These three “S words” have been buzzing around in my head lately.

As a long time sinusitis sufferer, I was astonished and thrilled to find that dairy was a big driving force for my sinusitis. “Go dairy/casein free and have virtually zero sinus infections (versus my usual 2-3 per year)? Deal.” After eliminating gluten and dairy from my diet (and working hard to heal my body and my gut microbiota) I went about 8 years with only two minor sinus infections. Enter: Preschool. Now that my daughter is old enough to go to preschool my immune system and my nasal microbiota have a new challenge to face… and so far it’s not going well.


  • Microbiota = the organisms that live in a given ecosystem. In this case, I’m referencing the bacteria, viruses, yeast, and other stuff that lives in the nose and sinuses.

  • Microbiome = this word is more commonly used, but usually incorrectly. The microbiome is all of the genes belonging to the organisms in an ecosystem.

  • Dysbiosis = an imbalance in a microbial ecosystem or different than an ideal state. This generally comes in three flavors:

    • Too many “bad” bacteria, yeast, viruses, and/or parasites

    • Not enough “good” guys like Lactobacillus species (“insufficiency dysbiosis”)

    • A combination of both of the above

In the last 4 months I’ve had two bad sinus infections and it very much feels like I’m slipping back to a state of health I don’t want to revisit. “I’m still dairy-less, so what gives?”

My current arsenal of sinus-aids

Unfortunately, looking back I know that I probably decimated all of my microbial ecosystems (including the one in my sinuses) decades ago. Many, many ear infections and sinus infections, multiple ear surgeries, UTIs, and one heck of a Lyme disease infection means I’ve had many human lifetimes worth of antibiotics. Many of these were as a child and teen when my microbiotas were still young and taking shape. Add to this that I took Flonase, a nasal steroid, daily for about 10 years of my life, and I’m sure I have a sub-par sinus microbiota. Thankfully, now that I’m the crunchy functional medicine doctor and NTP that I am I understand more about how to nurture these ecosystems. It’s still very much an uphill battle for me, but I’m getting there.

Steroids. Symbiosis. Sinuses.

So what does conventional medicine have to offer us for sinusitis? Nothing I find appealing, that’s for sure. Sure, I could take an antibiotic, but that’s most likely how I got into this fine mess to begin with. There are numerous options for steroids- I was prescribed a giant jug of compounded steroids by my ENT for this infection, but haven’t taken it, and there’s always my old friend Flonase. Thankfully, I know more about steroids now and I understand that they most likely have a deleterious effect on the microbes there (Pubmed 1, Pubmed 2), as well as the mucosal lining and the local immune system. So what’s a gal to do? What options do we have if not medications to suppress and kill?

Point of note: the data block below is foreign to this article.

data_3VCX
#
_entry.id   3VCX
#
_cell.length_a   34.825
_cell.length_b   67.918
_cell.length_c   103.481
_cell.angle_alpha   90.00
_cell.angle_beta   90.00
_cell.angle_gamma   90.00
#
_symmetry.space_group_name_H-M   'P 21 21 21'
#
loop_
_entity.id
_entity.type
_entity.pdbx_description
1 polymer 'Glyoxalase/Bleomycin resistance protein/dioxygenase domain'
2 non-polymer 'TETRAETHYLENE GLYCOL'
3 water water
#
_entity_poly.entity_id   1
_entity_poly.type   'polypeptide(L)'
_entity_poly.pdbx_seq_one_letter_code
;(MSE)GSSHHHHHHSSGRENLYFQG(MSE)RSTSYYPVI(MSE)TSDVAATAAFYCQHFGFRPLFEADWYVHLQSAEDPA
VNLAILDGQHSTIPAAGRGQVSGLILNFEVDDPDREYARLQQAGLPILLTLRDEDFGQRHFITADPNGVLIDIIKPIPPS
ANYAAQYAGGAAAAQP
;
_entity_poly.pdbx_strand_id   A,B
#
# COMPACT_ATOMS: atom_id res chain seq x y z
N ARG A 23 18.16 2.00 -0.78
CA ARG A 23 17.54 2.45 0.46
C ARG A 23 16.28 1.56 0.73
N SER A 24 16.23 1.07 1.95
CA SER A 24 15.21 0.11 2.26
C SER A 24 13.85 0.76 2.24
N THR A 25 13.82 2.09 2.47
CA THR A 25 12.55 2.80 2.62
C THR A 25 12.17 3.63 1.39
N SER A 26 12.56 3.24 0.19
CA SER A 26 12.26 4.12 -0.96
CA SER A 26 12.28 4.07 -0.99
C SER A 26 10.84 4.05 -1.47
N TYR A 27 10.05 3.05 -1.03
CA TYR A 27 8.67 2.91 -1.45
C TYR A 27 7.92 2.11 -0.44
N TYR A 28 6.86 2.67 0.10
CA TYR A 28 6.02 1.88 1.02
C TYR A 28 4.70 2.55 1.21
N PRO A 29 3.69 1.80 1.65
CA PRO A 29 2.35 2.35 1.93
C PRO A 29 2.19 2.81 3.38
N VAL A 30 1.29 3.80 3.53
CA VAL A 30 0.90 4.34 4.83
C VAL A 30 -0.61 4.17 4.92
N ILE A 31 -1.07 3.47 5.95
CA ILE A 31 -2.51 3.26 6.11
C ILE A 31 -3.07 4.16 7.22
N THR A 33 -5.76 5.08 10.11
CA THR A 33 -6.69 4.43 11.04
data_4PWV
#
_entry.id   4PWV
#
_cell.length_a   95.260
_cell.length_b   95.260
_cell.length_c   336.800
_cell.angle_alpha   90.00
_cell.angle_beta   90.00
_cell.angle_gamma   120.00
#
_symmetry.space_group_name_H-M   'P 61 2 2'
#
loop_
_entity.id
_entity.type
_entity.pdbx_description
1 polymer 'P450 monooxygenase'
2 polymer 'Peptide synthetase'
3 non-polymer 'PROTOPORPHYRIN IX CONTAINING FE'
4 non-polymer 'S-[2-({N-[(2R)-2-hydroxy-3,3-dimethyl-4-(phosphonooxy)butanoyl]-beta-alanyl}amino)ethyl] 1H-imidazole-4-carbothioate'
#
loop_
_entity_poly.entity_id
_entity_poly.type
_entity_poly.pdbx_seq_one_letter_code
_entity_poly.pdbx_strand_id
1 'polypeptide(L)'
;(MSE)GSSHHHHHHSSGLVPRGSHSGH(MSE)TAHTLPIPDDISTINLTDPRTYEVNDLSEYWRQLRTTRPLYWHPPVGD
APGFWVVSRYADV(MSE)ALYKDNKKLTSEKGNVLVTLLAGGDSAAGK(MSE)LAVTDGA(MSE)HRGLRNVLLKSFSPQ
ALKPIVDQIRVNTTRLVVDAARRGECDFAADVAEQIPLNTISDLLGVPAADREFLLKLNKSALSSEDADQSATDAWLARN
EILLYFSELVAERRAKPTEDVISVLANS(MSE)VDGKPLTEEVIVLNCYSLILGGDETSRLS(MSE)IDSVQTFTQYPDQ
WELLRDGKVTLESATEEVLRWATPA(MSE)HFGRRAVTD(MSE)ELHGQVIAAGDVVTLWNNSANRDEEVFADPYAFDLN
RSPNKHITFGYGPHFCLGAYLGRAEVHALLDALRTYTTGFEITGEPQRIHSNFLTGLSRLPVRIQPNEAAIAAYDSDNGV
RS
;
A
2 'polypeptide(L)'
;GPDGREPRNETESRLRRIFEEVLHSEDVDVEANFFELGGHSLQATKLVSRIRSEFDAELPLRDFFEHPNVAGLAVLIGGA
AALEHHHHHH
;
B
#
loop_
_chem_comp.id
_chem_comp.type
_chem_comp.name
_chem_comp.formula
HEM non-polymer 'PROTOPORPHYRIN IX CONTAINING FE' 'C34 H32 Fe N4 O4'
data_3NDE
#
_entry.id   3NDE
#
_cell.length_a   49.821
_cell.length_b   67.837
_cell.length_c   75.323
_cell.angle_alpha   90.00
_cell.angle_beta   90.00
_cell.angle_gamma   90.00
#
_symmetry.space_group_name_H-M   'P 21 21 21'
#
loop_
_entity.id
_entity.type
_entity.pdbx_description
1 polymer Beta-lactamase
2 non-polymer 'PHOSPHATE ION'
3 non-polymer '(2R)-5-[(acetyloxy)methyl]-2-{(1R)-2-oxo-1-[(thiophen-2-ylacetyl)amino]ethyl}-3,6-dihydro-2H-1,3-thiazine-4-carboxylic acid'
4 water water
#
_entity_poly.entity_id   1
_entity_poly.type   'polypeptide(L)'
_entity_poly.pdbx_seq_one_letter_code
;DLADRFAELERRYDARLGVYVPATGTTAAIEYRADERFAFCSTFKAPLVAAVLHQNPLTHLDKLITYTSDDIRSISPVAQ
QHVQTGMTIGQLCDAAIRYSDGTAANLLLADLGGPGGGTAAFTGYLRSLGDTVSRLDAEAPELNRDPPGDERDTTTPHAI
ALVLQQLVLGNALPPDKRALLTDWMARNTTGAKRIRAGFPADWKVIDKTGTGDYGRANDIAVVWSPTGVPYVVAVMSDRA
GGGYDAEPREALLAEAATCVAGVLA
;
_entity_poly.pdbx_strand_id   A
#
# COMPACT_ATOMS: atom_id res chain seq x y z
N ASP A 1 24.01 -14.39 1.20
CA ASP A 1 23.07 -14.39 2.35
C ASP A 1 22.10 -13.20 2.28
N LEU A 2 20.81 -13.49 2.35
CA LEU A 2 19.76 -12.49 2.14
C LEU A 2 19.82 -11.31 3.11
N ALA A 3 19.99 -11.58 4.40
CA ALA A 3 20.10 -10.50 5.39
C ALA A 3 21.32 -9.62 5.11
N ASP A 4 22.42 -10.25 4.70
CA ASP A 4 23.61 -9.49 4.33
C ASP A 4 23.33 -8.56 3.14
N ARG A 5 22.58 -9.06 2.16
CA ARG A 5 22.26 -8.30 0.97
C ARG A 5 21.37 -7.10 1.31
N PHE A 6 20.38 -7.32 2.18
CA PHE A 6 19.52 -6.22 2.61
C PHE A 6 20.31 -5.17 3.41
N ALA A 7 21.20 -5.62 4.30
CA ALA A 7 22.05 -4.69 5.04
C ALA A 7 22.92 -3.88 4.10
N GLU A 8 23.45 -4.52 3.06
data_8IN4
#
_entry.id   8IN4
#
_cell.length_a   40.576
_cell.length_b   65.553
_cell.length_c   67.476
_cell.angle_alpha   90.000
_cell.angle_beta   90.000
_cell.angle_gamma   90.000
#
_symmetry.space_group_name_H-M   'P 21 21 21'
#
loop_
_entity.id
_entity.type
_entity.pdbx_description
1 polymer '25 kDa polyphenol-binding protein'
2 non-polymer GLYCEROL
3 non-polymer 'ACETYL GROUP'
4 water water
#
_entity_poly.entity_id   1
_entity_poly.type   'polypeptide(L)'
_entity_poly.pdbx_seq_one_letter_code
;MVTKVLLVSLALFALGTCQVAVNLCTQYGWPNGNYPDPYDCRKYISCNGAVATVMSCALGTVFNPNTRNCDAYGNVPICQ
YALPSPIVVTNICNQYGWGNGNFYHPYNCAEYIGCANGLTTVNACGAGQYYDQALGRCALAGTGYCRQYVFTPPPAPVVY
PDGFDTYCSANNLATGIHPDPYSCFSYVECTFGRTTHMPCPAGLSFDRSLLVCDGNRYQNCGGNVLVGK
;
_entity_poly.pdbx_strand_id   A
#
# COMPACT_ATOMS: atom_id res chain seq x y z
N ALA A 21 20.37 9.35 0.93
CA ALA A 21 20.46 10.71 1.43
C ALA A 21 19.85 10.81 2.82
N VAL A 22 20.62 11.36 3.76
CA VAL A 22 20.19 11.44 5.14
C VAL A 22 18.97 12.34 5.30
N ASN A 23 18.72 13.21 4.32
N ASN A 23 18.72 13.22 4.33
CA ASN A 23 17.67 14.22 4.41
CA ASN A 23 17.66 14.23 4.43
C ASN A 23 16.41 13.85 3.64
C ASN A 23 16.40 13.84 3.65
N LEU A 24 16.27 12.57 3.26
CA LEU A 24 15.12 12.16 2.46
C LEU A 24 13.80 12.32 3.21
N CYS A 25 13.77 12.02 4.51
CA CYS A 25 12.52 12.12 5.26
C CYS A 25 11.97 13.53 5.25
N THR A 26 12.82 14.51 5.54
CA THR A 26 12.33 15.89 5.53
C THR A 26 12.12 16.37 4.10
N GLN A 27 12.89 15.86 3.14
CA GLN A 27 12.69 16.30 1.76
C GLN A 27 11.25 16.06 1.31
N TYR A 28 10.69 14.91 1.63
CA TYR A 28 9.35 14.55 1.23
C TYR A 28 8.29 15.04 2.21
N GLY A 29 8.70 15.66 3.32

I am starting to see the sinus microbiota like I see the gut microbiota- not generally something to be killed and punished, but something that needs to be nurtured. Should we focus our efforts on killing organisms, suppressing our immune system and it’s inflammation signals, and hoping both behave the way we want them to? I think not. Rather, my current approach to both the gut and the sinuses is:

  1. Boost and nurture the “good guys” first and foremost. Don’t have it? Maybe we can supplement it (probiotics, kimchi, Lacto Sinus etc). Have it, but it’s not as much as you’d like? There are numerous herbs, dietary fibers, prebiotics, and foods that can nourish and boost beneficial species of bacteria.

  2. Boost and nurture the immune system. Want the immune system to behave? Help it accomplish it’s mission, which is nearly always to kill an infection or balance an ecosystem. It can also be beneficial to quiet down histamine responses and inflammation with herbs… But remember- you’re not trying to hammer it into submission, you just want to give your immune system the tools it needs to chill out and not get stuck in a dysfunctional pattern for too long.

  3. Maybe kill the “bad bugs” a bit, preferably with something natural. I have found manuka honey nasal spray to be especially helpful this time around for the sinuses. There are tons of herbs you can use for gut dysbiosis and SIBO, of course, but be careful to not “kill” too aggressively or for too long- you’ll take out some of the good guys at the same time, even with natural stuff.

Let’s try to live in symbiosis with our creepy crawlies again. We were never supposed to “beat” them or dominate them. Rather, we should strive for a symbiotic relationship with our microbes which will allow all of us to thrive.

I’d love to hear what you’ve found helpful for sinus infections- comment below!

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